The scope or a new ladder with less operating restrictions should reach at the required angle. Hope this makes more sense.

  12. #12
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    Quote Originally Posted by chiefanthony View Post
    We are looking for a 95 footer. Thinking of going the Advantage Apparatus route. We are looking at adding a pump and small tank also. Bob at Advantage has been great to work with. I acutally traveled from Ky to Canada to meet with him a couple of years ago. We currently have a 100' Thibault ladder with prepiped waterway and 1500 pump. It is very restrictive in operating ranges. With the set back it wont reach the second floor of our hospital. Anymore ideas would be appreciated.
    Advantage Fire Apparatus now builds all there Aerialscopes on new Spartan chassis cabs , they no longer want to rebuild older Seagraves, E-Ones, or Mack CF chassis. Did you get any kind of " price tag " from Bob!...
    Last year a 75' rebuilt scope no pump or tank went for about $425 - $450 K american dollars.Pierce MFG did a great job rebuilding this 95' Scope for the Bowie, MD fire dept, I think the cost was $ 480,000 -$ 500,000 a few years back !...
    Last edited by NewJerseyFFII; 06-17-2007 at 11:14 AM.

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    Quote Originally Posted by chiefanthony View Post
    Sorry I should have explained more. The operating limits on the ladder restrict the extension at the required angle to reach the windows. The set back of the bldg from the road bed is about 30'. The ladder is long enough it just wont reach at the needed angle without over riding the safety.
    The scope or a new ladder with less operating restrictions should reach at the required angle. Hope this makes more sense.
    Chief, having heard you said the above, I wouldn’t tie yourself down to just one model yet. If “no restrictions” on angle and extension is the problem you are trying to overcome; new aerials have almost no restrictions (across the board speaking). In general a 500Lb. tip load at zero degrees & full extension is what most offer – how is that for no restrictions?

    I would only say one thing to try and help – Don’t go with a rebuild of anything. As some here have said the initial cost of re-chassis will approach new anyway. And then you will have nickel and dime issues in the years to follow (likely). Many departments have told me they regretted not buying new.

    An aerialscope is one hell of a machine & I am not sure of the terrain in your area; but consider some new aerials with more leveling capability if your area requires that.

    I like anyone has a personal pref. but sometimes Quint demos of 100'+ can be had at around 500K. TL

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    Anyone know what a Seagrave 95' aerialscope weighs?

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    Quote Originally Posted by chiefanthony View Post
    Anyone know what a Seagrave 95' aerialscope weighs?
    I have some info on the GVWR: Front Axle 22,000 Lbs, Rear Axle 54,000 - 58,000 Lbs on the 95' model.I do not know the trucks total Wt.The over all height is 134" & 46'-47' long !...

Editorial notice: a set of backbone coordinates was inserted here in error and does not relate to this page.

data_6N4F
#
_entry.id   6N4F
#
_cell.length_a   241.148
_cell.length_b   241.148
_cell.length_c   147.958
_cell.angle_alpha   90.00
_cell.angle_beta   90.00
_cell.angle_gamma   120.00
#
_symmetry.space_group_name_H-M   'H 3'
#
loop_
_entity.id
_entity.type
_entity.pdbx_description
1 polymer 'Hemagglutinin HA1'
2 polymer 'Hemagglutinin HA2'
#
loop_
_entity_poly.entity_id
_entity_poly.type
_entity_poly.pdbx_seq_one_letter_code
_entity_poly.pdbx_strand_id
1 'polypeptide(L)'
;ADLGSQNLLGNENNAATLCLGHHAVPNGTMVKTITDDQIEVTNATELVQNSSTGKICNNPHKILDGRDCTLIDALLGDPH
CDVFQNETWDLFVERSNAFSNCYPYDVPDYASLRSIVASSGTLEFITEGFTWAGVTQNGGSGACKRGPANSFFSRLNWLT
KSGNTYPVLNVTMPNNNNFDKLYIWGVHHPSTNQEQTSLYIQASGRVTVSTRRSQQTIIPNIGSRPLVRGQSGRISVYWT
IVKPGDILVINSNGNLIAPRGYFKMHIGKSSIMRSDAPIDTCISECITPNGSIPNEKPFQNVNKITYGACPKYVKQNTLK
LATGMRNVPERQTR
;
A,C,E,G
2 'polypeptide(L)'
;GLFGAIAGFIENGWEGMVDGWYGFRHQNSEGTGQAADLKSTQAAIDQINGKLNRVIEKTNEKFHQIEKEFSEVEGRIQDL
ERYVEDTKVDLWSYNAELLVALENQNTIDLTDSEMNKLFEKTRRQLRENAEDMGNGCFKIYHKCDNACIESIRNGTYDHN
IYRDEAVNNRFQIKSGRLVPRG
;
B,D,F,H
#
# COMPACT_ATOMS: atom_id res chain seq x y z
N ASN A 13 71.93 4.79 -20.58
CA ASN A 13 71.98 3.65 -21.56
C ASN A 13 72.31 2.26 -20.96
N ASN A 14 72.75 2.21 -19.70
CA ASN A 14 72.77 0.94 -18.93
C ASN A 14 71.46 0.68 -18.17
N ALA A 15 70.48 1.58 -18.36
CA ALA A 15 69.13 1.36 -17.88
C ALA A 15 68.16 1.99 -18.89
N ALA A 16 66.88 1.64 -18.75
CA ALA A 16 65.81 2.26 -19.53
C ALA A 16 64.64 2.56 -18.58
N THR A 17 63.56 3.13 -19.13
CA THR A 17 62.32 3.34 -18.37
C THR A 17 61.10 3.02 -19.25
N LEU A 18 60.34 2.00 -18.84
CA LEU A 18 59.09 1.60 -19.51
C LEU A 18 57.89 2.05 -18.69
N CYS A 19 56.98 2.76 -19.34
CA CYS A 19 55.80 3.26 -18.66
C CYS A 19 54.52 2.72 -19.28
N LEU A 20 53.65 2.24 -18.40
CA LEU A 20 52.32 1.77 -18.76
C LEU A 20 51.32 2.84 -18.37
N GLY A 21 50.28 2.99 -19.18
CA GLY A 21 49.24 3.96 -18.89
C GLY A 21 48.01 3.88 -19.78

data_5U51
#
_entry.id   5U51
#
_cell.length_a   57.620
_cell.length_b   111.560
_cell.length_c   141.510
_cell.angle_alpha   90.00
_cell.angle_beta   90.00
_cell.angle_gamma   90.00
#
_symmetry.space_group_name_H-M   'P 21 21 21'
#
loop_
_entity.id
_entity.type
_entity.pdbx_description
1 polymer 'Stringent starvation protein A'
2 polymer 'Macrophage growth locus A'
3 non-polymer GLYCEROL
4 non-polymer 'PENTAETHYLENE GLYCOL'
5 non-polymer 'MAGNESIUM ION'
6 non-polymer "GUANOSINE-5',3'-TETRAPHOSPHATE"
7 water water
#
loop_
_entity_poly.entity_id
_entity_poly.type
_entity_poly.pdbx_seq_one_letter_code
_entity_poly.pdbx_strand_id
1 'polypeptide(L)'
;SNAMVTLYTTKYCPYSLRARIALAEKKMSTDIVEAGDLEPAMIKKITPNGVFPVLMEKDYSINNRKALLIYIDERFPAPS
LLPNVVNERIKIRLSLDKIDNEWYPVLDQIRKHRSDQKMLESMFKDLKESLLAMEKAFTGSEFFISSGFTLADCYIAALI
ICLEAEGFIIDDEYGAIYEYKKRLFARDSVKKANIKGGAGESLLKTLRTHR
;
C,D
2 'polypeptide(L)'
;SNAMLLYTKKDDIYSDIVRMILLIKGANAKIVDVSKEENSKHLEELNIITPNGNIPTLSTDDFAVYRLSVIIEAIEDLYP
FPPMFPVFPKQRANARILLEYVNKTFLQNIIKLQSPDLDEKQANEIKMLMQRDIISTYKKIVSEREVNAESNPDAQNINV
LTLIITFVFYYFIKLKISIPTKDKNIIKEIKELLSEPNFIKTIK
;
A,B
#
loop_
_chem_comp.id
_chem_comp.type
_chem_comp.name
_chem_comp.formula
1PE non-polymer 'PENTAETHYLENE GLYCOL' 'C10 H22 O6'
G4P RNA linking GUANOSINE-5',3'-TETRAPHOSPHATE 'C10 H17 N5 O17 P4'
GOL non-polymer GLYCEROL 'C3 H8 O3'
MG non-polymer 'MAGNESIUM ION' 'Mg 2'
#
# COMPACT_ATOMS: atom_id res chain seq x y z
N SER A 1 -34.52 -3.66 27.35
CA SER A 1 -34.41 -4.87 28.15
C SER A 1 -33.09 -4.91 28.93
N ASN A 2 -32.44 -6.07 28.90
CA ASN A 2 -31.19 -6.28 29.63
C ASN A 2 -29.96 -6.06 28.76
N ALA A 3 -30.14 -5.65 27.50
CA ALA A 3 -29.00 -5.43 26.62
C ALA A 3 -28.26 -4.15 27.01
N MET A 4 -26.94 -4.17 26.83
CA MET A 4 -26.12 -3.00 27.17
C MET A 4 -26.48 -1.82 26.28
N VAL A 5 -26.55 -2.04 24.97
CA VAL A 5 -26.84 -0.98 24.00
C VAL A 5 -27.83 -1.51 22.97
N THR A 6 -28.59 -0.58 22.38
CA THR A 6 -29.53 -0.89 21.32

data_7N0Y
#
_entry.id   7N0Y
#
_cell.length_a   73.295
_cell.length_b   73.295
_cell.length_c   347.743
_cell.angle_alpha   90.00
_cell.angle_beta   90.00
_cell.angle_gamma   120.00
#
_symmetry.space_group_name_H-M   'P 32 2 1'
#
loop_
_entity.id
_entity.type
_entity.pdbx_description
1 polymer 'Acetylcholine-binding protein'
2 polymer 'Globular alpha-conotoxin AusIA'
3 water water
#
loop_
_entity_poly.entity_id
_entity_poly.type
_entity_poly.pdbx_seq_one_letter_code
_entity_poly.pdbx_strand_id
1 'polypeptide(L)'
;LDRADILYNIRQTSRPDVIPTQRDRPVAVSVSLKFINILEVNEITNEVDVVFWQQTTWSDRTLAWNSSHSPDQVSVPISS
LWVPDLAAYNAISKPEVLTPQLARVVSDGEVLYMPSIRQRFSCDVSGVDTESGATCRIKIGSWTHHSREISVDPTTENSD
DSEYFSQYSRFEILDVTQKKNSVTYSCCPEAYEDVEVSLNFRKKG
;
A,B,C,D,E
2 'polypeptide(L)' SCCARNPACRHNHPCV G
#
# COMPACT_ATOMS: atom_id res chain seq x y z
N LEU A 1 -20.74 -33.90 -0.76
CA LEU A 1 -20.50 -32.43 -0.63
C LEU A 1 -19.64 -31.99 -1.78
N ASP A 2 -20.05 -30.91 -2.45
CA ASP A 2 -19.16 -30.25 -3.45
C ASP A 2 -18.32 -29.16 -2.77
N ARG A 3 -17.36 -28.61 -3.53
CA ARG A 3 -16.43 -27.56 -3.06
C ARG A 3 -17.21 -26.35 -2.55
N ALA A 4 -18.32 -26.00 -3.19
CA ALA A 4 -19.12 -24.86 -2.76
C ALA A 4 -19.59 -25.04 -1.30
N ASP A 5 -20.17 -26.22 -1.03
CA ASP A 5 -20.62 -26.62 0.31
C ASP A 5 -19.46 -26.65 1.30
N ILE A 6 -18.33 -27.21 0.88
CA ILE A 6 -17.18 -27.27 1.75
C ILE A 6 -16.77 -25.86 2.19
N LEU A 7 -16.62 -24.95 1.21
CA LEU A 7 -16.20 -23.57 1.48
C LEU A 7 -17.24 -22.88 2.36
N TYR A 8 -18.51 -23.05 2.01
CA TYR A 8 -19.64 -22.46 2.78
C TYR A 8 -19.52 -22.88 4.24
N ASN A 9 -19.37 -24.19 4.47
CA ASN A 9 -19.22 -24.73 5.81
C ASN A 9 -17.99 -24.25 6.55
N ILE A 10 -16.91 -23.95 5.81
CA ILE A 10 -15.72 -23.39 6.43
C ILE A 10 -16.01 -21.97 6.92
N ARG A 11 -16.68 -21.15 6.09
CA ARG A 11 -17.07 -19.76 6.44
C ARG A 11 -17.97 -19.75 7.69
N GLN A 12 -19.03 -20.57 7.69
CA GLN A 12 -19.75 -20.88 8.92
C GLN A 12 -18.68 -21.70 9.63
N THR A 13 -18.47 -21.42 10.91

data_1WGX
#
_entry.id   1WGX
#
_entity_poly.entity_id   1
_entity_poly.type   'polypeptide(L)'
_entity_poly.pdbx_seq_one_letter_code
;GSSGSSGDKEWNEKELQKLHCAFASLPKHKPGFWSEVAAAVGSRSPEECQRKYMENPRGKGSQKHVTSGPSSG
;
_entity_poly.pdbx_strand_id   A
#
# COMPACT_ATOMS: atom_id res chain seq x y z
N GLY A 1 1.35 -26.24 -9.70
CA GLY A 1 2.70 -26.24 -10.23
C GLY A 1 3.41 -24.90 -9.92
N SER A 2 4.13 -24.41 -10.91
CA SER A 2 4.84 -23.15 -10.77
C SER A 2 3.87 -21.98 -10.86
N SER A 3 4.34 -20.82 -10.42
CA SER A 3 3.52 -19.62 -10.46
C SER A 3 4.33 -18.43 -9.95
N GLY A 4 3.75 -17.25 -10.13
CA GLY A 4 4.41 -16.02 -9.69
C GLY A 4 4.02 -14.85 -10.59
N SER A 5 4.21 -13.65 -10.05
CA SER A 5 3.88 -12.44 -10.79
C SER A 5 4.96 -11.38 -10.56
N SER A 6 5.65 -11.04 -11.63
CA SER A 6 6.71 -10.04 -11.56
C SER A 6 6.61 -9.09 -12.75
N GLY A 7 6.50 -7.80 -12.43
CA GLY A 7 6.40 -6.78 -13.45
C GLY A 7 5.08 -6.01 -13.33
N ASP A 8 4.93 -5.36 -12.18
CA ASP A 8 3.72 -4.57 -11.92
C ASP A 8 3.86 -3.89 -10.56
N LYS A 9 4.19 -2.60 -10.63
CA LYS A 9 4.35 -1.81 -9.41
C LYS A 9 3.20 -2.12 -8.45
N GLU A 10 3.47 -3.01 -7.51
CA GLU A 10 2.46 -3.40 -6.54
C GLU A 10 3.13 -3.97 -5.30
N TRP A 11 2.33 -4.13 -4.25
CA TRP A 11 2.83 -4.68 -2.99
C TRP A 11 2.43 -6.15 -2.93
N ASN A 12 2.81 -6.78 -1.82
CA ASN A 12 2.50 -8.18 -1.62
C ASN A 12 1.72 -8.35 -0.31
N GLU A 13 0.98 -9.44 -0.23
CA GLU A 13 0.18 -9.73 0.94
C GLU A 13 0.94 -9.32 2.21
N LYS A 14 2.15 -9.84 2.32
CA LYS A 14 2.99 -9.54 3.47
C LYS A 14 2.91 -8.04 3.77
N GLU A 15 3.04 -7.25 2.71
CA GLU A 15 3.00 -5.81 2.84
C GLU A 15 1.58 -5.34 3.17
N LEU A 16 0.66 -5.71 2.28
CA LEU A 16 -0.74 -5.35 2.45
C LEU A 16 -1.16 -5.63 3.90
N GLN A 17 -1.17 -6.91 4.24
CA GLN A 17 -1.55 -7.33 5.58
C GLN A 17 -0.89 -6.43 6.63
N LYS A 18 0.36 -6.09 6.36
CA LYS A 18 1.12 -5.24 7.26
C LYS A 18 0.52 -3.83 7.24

16. #16
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    FFred,

    Do you guy lift the truck up as far as it goes? Like you said full extension?
    This space for rent

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    I believe Birdsboro PA had theres refurbed by Pierce for around $500k and it looks pretty nice!!!

    http://birdsborofd.org/apparatus/tw7...x/929/929.html


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    Quote Originally Posted by chiefanthony View Post
    I am starting to look at an aerialscope for our department. Could anyone explain the set up procedure in reference to the front and rear stabalizers and the radial outriggers? Any help would be appreciated.
    Chiefanthony,

    As SSIaerialmanTIM as mentioned almost all of today's Aerial products can do there rated capacity at 0 degrees or below.

    When looking at a refurbed apparatus be careful! I know of several departments that have been nickeled and dimed to death. I also know of several departments that have had great sucess with theirs.

    What kind of area is your district? I.E. flat, hills, tight streets? etc.

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    Quote Originally Posted by KyleWickman View Post
    FFred,

    Do you guy lift the truck up as far as it goes? Like you said full extension?
    Yes...you slam the bar down until all jacks and outriggers are down and fully extended and then insert the pins...it is pretty simple.

    They can be individually adjusted for unusual grade conditions but that is rarely needed..even in Washington Heights and the Bronx where steep grades aren't uncommon.

    FTM-PTB
    Last edited by FFFRED; 05-17-2007 at 10:50 AM.

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    Chief1FF, our district is for the most part pretty flat for the built upon areas.
    We are mostly suburban. We are in the heart of central Ky in Bardstown, the Bourbon capital of the world. Some of our streets and alleys are kinda tight, but we dont have trouble getting our current ladder truck around, although is is only 41 feet long and has a shorter wheelbase than a scope would. We dont use our ladder alot now, mainly due to its operating limits, but we have a great potential for its use. It has been instrumental in saving several of our taller buildings as well as saving several bldgs in our bourbon distillery complexes. I like the scope for its ease of use as well as providing a safer work area for our firefighters.

    We are not set on a scope yet and we will keep looking. We have numerous trees that overhand our streets. I feel that anything rearmount would get damaged by hitting the trees. A couple of things that concern me is the weight of the unit as well as the overall lenght. It sounds like the scope would be 5 to 6 feet longer and have a longer wheel base than our current truck. I know turn cramp angles are better now but still wonder how it will manuver. Louisville Fire just got a new 95' scope and we plan on going to see it. It is only about 40 miles from us.